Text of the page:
Friday, December 7, 2012

Jesse Ventura's Conspiracy Theory Skinwalker Episode



I was looking forward to this one, the paranormal and overall very strange events at the Utah Skinwalker Ranch being one of my favorite Fortean/UFO  stories.

But I was disappointed in the recent Tru TV episode of Conspiracy Theory, hosted by Jesse Ventura. Most glaring: the complete absence of George Knapp or Colm Kelleher,  authors of  Hunt for the Skinwalker, which brought the exceedingly odd events at that place to the public. It's possible they were invited by the producers but for their own reasons turned them down.

On the other hand, I always have to remember that shows like this are made for the television audience, including those who may not know much, if anything, of UFOs and related conspiracies.  So in a general sense, at least the program brought the whole Bigelow MUFON relationship to everyone's attention. That is still a very strange thing: remember, UFO reports are now to be reported to Bigelow-MUFON-'BAASS' [Bigelow Aerospace Advanced Space Studies ], not the government.  (See directive from the Federal Aviation Administration.)



Conspiracy Theory told us that Bigelow now owns the Skinwalker ranch, and weird goings on are still happening. The theory pushed by the show (including researcher and author Preston Dennett, who made a brief appearance) was that aliens are here, and they're bad -- murdering, murderous bad -- and Bigelow knows it. In fact, the aliens are hanging out at the ranch, and woe to anyone who trespasses, for surely the aliens will kill you dead.

The theory not offered, and that I think is far more likely, is one that combines two elements. One, the area is certainly "haunted" -- not necessarily by ghosts, (though that could be a part of it, who knows,) but by generally weird paranormal stuff. Going back hundreds of years, the area has been known to harbor all kinds of supernatural energies. A vortex, a portal, but something in that area that's been present for a very long time; something that can be safely termed paranormal. UFOs are a part of this anomalous history, as Frank Salisbury's 1974 book The Utah UFO Display.  As to the Skinwalker ranch, I think it's a reasonable 'conspiracy theory' to assume the Bigelow cartel is aware of these paranormal (and or alien) energies, and is using their own technology to manipulate these energies. Including any ETs that may be afoot.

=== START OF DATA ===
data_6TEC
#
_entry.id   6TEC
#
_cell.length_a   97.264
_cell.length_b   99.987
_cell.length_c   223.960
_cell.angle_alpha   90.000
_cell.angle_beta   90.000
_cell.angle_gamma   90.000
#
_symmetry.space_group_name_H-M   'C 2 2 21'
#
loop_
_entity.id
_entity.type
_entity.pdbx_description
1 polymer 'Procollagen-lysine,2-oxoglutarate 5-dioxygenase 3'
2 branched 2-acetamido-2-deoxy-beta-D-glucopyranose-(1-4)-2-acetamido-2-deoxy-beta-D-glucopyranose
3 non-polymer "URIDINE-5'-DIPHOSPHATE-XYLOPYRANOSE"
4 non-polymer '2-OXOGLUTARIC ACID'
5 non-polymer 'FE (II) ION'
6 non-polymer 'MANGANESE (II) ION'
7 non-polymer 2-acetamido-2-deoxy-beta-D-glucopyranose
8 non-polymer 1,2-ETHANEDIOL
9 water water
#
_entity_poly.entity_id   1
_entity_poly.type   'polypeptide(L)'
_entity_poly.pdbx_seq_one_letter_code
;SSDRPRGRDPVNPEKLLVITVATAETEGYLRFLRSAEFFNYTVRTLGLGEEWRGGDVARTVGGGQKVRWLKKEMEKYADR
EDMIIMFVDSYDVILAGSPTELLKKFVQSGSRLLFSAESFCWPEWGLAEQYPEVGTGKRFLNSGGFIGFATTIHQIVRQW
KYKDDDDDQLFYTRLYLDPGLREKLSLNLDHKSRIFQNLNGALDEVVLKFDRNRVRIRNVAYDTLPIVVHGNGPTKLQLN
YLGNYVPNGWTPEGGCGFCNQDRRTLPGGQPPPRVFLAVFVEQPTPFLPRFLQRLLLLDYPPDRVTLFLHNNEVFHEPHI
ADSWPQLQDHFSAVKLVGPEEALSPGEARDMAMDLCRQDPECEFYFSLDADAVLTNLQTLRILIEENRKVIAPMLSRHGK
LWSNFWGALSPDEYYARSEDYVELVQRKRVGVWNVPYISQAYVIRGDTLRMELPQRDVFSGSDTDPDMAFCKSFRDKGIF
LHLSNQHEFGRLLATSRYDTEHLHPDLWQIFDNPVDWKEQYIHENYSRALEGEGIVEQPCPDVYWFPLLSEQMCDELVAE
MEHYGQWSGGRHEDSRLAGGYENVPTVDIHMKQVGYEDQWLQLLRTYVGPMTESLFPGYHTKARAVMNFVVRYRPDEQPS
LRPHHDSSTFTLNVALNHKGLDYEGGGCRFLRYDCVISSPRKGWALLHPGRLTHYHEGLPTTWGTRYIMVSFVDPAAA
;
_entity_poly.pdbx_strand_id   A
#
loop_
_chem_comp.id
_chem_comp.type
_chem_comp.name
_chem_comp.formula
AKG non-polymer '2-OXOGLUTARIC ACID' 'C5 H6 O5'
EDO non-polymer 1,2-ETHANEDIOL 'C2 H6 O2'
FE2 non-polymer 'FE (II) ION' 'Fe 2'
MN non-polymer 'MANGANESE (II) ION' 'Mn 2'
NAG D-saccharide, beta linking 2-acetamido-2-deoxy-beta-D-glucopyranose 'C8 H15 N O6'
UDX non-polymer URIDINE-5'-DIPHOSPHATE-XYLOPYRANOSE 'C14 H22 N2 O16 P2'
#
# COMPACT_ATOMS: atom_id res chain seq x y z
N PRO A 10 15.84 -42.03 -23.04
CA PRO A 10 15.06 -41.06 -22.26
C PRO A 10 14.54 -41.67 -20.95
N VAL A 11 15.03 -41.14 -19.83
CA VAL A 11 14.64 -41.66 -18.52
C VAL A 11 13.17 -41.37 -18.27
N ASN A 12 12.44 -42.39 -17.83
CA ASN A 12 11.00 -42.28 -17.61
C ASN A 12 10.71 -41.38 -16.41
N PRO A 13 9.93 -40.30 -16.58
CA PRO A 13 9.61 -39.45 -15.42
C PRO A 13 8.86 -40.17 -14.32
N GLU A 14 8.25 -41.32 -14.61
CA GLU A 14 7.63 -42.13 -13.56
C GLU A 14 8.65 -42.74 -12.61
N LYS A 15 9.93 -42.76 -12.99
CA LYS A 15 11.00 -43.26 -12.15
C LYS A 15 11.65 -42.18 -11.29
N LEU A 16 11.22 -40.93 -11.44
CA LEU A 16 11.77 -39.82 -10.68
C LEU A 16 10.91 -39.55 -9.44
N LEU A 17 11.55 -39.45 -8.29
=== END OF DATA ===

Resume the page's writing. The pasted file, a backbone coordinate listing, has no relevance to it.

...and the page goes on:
Like the areas in Ohio and West Virginia -- Mothman country -- the powers that be, those with money and the power to be as covert as they damn well please use those areas for their own agendas. It's not an either or situation; you know, is Mothman real, are there really ETs in Utah? It's not so simplistic as some want us to believe.

Aside from the killing aliens on the Utah ranch, there is Bigelow's on-going space ship project. Big questions the Conspiracy Theory team were asking about a civilian -- Bigelow-- able to put his space-stations up in space. How is it, they asked, that a private citizen can build and launch these things? Never really answered, but the answer is obvious: money and connections. Thinking that Robert Bigelow is simply a really very rich person with a rocket obsession is naive. However, the why of Bigelow's homes in space was answered: to save us, (well, him and his friends, clearly not any of us) from the evil killing aliens.

Another interesting moment in the program: retired Army Colonel John R. Alexander.  He was both creepily coy as well as efficacious, giving no real answers, which of course wasn't unexpected --  his legend in UFO Land is a sinister one.